Death often causes people to reexamine their own life, to prioritize, and to try to live more fully. In that way, it can lead people to give up old grudges, to spend more quality time with loved ones, etc.. Furthermore, grief is a powerful emotion that can either bring people together or drive them apart, depending on how well it is handled. Certainly, death can bring people closer.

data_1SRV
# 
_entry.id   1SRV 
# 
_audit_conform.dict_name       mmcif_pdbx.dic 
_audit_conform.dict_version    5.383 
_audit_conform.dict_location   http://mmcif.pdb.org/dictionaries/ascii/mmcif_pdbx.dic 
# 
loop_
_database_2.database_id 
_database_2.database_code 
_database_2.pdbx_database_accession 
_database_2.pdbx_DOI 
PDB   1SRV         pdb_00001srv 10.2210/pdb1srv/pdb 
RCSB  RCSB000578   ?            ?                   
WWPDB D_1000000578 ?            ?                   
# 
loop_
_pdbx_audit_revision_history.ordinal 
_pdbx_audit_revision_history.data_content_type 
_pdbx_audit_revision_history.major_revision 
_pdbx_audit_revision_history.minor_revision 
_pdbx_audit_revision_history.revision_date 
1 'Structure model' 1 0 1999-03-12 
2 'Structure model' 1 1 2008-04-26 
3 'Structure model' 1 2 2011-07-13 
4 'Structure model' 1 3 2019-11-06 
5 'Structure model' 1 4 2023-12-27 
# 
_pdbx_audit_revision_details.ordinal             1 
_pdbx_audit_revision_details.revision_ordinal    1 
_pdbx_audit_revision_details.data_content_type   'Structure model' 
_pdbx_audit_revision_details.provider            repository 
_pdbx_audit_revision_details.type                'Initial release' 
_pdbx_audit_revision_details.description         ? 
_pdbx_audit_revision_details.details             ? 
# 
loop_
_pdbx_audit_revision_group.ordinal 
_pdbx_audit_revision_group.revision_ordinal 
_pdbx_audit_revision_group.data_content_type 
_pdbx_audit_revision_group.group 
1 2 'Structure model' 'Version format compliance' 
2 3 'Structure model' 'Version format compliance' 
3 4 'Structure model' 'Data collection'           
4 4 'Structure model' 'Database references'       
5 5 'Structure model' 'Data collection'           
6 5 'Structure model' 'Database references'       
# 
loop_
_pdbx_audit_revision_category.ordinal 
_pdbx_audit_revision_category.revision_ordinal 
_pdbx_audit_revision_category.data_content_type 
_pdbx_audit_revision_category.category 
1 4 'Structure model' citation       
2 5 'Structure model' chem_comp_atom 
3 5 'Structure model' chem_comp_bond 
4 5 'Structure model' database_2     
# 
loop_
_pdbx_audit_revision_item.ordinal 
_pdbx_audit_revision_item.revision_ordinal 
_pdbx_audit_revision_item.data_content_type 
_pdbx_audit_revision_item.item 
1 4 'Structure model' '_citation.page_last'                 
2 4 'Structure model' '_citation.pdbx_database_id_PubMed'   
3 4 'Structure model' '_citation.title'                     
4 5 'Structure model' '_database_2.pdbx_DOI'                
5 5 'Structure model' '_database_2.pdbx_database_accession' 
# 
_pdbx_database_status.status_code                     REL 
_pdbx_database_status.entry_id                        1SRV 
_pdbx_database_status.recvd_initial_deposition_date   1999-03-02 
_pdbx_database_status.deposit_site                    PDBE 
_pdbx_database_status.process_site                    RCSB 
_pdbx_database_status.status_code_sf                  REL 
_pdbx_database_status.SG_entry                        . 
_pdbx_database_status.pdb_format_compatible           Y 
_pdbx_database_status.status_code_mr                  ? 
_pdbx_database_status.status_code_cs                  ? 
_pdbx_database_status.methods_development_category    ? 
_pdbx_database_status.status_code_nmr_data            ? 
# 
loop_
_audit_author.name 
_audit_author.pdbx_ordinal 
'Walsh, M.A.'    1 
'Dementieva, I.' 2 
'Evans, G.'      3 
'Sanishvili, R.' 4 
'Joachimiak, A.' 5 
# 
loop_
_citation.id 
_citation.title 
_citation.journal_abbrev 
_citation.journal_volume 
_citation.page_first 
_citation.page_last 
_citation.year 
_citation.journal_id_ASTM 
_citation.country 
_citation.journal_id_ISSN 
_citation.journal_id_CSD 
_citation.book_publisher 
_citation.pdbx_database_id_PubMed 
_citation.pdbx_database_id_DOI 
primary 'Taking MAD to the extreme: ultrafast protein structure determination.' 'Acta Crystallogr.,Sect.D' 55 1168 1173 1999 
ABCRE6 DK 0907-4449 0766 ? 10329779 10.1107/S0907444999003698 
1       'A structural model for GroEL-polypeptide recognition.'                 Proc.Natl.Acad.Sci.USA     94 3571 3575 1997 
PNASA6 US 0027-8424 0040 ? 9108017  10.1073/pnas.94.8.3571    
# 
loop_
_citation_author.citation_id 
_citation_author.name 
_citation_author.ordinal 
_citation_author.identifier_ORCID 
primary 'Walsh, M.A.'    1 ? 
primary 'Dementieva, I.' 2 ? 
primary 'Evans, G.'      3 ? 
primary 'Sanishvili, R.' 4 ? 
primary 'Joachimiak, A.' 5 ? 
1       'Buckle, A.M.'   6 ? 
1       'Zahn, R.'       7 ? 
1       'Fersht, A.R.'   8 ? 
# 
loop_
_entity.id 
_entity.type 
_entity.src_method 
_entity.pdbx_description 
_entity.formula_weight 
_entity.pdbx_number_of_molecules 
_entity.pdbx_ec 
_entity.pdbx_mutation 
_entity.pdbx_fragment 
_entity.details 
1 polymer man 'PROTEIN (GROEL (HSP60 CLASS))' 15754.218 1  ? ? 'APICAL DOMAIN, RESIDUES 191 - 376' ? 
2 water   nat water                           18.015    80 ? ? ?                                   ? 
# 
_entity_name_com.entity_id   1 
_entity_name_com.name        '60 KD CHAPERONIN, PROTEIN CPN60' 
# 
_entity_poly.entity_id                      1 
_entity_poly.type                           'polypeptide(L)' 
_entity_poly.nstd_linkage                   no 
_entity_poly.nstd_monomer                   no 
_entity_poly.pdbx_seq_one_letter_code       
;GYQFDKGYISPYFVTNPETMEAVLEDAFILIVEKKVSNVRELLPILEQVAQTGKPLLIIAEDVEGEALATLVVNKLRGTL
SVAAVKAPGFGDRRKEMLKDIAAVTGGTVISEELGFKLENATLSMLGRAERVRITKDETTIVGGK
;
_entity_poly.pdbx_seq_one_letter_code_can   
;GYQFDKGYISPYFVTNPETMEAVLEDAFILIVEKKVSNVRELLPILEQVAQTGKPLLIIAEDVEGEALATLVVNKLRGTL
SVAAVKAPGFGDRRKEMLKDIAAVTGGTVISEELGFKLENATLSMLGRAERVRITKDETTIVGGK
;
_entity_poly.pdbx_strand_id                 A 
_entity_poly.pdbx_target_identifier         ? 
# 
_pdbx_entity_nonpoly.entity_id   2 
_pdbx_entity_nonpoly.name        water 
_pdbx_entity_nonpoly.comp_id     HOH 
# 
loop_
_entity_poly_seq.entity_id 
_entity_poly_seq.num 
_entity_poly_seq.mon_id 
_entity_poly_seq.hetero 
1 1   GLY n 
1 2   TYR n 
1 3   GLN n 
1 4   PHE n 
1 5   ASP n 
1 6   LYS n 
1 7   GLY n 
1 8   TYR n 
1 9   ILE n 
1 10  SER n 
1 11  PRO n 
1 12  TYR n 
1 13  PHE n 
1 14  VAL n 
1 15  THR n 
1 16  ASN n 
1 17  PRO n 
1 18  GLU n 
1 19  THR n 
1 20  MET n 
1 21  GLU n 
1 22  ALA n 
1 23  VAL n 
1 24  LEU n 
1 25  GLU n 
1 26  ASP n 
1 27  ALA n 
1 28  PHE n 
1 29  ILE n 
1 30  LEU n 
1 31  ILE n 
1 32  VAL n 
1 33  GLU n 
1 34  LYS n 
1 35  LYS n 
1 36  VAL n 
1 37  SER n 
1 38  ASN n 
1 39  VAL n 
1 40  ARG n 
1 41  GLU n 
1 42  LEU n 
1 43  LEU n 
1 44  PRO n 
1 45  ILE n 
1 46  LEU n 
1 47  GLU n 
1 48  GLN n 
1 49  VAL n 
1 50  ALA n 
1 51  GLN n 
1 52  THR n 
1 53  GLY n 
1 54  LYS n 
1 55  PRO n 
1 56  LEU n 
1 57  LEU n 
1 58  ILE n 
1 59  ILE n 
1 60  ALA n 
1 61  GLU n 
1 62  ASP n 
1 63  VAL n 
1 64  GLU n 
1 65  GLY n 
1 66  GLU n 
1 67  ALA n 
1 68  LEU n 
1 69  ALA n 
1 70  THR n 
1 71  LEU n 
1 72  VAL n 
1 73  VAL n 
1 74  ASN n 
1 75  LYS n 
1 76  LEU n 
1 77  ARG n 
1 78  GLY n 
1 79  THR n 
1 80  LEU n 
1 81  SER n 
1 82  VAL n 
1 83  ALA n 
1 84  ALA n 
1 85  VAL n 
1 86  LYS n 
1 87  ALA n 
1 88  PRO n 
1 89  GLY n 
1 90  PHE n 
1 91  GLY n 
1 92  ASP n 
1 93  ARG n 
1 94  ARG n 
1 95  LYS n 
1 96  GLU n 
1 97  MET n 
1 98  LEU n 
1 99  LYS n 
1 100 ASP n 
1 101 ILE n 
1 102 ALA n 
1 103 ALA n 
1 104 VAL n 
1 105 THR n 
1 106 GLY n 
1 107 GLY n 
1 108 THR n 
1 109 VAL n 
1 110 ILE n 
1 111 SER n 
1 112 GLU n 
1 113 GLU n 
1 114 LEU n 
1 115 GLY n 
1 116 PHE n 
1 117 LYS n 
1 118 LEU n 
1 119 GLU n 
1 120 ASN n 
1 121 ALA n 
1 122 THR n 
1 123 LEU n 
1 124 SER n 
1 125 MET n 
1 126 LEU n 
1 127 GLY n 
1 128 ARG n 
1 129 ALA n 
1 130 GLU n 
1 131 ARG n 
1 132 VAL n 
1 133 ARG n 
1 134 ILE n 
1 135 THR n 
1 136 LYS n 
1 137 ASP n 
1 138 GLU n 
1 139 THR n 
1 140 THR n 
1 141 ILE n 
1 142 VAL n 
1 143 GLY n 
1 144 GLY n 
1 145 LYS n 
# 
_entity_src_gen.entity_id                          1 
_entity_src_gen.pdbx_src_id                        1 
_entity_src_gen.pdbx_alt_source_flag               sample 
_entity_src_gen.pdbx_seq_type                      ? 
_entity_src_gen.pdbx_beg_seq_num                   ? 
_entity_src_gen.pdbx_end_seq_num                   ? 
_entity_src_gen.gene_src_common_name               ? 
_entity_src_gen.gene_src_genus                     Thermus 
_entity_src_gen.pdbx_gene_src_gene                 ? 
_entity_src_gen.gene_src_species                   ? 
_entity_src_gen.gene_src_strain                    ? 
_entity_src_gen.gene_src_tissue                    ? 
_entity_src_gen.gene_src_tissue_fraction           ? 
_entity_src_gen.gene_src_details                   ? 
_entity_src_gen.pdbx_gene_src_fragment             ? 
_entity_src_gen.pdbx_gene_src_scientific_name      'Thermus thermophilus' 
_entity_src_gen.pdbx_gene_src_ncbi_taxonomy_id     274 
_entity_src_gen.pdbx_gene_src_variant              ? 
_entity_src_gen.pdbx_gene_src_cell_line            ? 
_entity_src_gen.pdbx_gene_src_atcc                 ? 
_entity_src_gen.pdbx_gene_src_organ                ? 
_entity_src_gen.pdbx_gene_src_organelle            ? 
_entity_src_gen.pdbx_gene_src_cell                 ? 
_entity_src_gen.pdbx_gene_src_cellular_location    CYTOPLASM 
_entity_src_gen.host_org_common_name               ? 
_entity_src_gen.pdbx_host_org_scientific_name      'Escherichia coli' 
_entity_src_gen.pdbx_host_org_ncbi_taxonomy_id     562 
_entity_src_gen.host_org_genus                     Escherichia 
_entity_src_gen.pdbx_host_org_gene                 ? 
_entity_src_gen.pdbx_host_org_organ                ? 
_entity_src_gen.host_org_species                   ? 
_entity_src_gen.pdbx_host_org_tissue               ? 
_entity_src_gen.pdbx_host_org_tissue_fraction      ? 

As for Pa (Bayard) and Billie Jo, the latter seems likely. The grief caused by the fire is too much for either. Bayard not only placed the bucket of kerosene beside the stove, but he also appropriated the family's savings to finance his drunken night in the pub as his wife was dying. In this respect, Hesse comes close to making Bayard a villain. Although Hesse based the incident of the kerosene accident of a real event documented in an Oklahoma newspaper, from the perspective of fiction, it is inconceivable that a seasoned farmer like Bayard would have brought kerosene into the house, much less left an open bucket near flames, unless he had malevolent intentions. He never explains, or apologizes for this action. But even if readers are willing to believe that leaving an open bucket of kerosene, which has a strong odor and could never be mistaken for water, was an oversight, his blazon abandonment of responsibility to his dying wife was a heinous act that Billie Jo quite rightly cannot understand or forgive.